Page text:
The quintessential issue in this case is whether the requested records, namely the Order of Conviction, Order of Sentencing, and Commitment Form, are records “of” the District Attorney (a local agency) or records “of” the court of common pleas (a judicial agency). See section 102 of the RTKL, 65 P.S. §67.102 (defining “record”). If the records are the former, they are disclosable [under the RTKL]; if the latter, they are not.“In discerning whether records qualify as records ‘of’ a particular agency, we consider the subject-matter of the records. The location of the record or an agency’s possession does not guarantee that a record is accessible to the public; rather, thecharacter of the record controls.” Grine, 138 A.3d at 94-95 (citations omitted). “[A] record qualifies as ‘of’ an agency when that record documents a transaction or activity of the agency. ‘Documents’ means proves, supports [or] evidences.” Id. at 94 (citations and some internal quotation marks omitted).

This Court has held that a sentencing order is a record “of” the judiciary and, as such, it is not disclosable under the RTKL. Faulk, 116 A.3d at 1188; Linton v. Office of Open Records (Philadelphia Clerk of Courts) (Pa. Cmwlth., No. 1696 C.D. 2014, filed May 14, 2015) (unreported), slip op. at 3-4. The fact that the District Attorney may possesses – or readily obtain – a copy of the sentencing order in no way transforms the record of a judicial agency into a record of a local agency*. See Grine, 138 A.3d at 97.

Source: Philadelphia District Attorney's Office v. Stover. *This decision suggests DA Offices'  (Executive Branch) should be cautious before releasing records "of" Courts of Common Pleas (Judicial Branch) under the RTKL.

The courts of this Commonwealth long have recognized that citizens have a common law right to the inspection of public documents. Mooney v. Temple Univ. Bd. of Trs., 292 A.2d 395, 398 n. 10 (Pa. 1972) (“There is a well-established right at common law to inspect public records upon request in a reasonable manner.”); Wiley v. Woods, 141 A.2d 844, 847 (Pa. 1958). Given the importance of the need for open observation of our criminal justice system, this common law right of access has always extended to public judicial records. See, e.g., Commonwealth v. Fenstermaker, 530 A.2d 414, 417-421 (Pa. 1987). Our Court has acknowledged that this principle of openness with respect to public judicial records is, in addition to common law tradition, also grounded in the Pennsylvania Constitution. Id. at 417 (“Article I, section 9 provides, ‘In all criminal prosecutions the accused hath a right to . . . a speedy public trial. . . ,’ and Article I, section 11 states, ‘All courts shall be open.’”). While we never have had occasion carefully to define the parameters of the right to inspect public judicial documents, it is clear that this right extends at least to “[d]ocuments that are filed with the court and, in particular, those that are used by the judge in rendering a decision are clearly considered public judicial documents.” Commonwealth v. Long, 922 A.2d 892, 898 (Pa. 2007).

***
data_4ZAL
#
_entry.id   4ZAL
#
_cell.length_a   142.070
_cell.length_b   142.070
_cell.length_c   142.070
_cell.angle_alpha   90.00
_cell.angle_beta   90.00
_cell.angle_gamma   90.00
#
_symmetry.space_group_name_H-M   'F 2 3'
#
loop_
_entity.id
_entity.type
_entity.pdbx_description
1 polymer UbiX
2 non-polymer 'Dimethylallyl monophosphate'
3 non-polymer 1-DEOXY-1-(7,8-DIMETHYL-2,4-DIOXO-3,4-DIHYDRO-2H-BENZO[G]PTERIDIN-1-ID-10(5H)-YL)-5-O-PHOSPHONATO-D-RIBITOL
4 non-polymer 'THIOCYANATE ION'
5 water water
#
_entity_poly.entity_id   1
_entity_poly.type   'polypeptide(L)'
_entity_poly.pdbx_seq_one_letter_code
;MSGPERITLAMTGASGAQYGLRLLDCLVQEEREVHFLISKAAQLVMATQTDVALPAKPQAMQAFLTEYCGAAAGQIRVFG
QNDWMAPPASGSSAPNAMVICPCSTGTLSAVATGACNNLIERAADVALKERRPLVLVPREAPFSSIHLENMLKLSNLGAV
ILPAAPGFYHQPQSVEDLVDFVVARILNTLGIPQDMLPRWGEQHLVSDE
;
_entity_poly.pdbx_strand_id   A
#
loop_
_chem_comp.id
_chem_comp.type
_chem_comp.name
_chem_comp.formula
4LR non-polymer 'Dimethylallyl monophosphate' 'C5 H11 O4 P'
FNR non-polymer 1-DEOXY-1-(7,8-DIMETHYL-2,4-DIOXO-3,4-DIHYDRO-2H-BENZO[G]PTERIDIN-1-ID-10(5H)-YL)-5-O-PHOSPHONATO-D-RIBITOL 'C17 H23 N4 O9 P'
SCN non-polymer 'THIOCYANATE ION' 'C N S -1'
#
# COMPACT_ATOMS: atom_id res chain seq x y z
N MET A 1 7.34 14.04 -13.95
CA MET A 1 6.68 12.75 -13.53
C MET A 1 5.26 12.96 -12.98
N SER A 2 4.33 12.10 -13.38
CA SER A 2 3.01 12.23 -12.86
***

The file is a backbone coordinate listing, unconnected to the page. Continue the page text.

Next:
Source: Stacy Parks Miller, District Attorney v. County of Centre.